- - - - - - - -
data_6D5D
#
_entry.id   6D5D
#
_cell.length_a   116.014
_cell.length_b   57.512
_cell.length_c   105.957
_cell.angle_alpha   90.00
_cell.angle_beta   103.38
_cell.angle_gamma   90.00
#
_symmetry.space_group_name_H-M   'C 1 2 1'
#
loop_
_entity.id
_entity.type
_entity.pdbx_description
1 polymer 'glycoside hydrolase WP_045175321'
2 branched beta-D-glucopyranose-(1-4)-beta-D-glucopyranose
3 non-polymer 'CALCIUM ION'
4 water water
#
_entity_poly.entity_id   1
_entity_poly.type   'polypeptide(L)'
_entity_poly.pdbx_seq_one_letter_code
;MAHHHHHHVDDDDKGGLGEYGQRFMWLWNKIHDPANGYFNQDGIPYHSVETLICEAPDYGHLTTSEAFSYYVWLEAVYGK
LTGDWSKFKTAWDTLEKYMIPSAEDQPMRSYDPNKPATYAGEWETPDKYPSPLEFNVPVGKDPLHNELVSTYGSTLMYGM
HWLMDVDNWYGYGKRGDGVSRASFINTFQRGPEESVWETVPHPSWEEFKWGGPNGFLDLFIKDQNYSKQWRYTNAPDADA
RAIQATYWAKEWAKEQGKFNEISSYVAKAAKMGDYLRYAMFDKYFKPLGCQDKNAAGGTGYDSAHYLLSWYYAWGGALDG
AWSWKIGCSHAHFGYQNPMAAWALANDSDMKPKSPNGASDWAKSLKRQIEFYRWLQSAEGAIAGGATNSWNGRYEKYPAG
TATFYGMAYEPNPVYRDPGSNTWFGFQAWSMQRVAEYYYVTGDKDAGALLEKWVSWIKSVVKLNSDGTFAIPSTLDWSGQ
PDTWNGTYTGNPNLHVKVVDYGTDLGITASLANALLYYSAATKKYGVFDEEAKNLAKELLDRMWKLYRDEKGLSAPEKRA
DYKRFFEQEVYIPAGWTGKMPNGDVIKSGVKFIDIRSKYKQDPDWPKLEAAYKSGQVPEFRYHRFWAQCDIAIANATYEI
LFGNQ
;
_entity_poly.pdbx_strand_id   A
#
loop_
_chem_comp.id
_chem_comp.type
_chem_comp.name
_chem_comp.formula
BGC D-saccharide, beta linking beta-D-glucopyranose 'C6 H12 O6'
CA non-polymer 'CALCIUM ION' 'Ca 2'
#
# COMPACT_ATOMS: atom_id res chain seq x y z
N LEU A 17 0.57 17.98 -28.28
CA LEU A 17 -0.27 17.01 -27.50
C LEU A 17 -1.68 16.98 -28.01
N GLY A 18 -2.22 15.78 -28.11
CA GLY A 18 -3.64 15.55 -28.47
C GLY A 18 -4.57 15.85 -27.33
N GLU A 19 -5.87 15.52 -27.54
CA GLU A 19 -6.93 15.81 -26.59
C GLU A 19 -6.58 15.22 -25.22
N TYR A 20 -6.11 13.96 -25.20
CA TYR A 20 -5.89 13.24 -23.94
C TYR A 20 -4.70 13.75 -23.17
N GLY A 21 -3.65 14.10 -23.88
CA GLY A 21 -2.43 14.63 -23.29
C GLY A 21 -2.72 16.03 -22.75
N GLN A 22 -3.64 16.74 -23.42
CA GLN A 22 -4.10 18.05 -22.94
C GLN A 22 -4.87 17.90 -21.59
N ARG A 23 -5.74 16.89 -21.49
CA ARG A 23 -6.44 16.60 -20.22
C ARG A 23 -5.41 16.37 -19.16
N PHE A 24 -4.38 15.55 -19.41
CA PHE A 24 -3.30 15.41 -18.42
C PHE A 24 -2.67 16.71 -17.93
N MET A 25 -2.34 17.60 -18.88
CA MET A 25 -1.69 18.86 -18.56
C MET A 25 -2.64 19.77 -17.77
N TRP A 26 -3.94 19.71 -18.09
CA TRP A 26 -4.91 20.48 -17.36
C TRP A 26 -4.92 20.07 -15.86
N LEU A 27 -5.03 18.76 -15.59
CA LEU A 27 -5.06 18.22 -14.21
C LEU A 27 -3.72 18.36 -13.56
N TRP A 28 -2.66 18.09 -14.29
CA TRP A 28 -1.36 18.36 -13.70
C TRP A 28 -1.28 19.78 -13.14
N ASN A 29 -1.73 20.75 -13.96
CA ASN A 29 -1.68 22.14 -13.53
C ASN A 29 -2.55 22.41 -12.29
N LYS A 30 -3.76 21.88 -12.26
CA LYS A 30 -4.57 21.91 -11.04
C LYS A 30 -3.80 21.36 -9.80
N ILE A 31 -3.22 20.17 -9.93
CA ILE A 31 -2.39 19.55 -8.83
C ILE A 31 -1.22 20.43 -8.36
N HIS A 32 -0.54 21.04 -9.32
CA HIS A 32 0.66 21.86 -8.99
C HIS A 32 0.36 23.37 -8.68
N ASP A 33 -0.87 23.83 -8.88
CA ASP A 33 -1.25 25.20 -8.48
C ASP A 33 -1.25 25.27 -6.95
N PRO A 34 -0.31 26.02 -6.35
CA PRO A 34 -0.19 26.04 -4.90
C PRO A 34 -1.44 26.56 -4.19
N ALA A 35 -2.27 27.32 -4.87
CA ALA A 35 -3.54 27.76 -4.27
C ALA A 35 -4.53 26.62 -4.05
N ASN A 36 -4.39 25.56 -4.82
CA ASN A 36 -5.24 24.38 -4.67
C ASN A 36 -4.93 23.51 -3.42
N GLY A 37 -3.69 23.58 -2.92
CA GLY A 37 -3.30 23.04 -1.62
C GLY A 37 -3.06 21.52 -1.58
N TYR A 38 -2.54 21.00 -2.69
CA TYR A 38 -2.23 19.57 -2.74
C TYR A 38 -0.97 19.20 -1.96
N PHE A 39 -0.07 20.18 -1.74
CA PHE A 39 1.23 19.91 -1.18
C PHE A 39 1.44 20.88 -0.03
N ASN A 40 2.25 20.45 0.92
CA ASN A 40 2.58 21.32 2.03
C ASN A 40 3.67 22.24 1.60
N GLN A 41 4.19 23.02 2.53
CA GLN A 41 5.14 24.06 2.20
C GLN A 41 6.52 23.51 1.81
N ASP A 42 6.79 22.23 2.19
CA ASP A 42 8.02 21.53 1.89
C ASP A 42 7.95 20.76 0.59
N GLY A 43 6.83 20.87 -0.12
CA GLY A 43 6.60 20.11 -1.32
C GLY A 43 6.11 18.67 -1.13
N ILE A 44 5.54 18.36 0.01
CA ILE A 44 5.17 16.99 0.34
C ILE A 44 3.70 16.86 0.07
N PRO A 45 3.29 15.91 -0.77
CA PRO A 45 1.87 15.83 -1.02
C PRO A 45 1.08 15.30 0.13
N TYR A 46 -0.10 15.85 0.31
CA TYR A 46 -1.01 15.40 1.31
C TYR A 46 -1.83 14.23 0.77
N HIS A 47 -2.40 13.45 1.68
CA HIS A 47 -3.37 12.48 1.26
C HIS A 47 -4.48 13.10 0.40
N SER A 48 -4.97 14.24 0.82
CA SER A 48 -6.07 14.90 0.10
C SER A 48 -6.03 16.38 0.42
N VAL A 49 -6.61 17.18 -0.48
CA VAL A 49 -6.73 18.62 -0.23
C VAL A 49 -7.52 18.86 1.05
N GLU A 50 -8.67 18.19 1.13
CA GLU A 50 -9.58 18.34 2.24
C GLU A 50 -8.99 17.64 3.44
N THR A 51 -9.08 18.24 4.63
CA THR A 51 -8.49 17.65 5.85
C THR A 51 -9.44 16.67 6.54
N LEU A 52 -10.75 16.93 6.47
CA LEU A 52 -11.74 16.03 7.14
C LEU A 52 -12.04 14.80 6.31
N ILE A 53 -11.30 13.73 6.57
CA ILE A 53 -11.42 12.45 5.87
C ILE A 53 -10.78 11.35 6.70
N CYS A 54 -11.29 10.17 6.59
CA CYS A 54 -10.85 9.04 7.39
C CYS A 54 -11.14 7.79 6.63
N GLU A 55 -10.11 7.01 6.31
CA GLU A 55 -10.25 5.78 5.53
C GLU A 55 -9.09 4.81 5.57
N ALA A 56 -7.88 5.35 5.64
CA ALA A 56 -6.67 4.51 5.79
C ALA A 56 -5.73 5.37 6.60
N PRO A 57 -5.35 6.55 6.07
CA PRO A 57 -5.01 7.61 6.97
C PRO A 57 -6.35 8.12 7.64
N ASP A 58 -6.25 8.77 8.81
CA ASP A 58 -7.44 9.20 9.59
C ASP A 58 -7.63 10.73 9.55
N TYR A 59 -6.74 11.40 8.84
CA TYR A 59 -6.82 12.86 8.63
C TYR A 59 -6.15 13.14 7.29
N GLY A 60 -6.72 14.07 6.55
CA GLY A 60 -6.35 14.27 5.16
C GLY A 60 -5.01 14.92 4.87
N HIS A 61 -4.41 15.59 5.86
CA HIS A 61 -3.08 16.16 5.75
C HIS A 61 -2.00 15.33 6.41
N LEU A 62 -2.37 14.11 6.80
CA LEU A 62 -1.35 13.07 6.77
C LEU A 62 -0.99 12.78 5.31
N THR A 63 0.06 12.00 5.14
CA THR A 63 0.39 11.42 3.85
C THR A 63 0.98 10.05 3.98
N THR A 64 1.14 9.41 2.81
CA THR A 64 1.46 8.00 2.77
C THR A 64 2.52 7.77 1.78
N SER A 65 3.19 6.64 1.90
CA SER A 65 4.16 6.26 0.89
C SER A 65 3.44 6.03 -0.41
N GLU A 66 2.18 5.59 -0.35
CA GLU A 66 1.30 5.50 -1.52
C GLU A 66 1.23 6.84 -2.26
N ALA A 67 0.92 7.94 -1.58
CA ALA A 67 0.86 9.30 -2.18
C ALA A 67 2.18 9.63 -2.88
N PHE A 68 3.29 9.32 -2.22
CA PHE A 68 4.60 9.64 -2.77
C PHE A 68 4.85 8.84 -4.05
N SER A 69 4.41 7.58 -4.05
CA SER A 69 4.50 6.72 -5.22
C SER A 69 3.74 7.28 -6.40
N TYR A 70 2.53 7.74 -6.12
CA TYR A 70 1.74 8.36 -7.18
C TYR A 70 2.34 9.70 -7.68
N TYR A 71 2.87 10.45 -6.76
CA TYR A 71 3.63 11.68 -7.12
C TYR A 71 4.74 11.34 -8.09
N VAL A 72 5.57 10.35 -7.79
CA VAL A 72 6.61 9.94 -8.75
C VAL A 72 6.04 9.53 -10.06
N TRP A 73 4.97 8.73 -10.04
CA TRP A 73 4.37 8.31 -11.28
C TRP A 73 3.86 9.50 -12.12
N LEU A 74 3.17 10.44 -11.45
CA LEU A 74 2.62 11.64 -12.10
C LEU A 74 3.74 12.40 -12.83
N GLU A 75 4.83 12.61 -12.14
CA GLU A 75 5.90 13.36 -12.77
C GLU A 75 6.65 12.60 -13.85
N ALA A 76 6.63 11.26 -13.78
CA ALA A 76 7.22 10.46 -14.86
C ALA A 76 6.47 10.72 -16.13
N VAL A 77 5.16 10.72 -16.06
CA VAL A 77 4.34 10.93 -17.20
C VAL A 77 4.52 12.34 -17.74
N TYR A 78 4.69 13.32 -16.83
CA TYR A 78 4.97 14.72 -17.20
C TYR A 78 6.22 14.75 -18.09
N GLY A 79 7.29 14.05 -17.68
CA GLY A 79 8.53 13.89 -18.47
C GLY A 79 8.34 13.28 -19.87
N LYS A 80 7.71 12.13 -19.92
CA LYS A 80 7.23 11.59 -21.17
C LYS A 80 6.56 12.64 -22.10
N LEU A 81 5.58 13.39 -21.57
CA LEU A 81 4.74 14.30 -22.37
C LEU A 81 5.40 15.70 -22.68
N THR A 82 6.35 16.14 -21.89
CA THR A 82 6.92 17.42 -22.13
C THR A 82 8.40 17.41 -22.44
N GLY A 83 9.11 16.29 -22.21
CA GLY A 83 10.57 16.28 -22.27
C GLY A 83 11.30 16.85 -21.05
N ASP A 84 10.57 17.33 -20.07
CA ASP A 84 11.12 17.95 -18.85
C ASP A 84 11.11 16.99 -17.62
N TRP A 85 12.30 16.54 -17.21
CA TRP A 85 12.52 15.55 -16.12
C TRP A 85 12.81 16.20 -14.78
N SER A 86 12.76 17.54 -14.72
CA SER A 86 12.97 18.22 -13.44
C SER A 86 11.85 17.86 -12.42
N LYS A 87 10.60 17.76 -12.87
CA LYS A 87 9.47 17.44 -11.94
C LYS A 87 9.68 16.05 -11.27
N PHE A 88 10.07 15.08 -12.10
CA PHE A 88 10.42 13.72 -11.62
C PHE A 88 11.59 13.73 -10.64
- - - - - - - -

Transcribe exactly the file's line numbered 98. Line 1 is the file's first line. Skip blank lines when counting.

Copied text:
N PRO A 34 -0.31 26.02 -6.35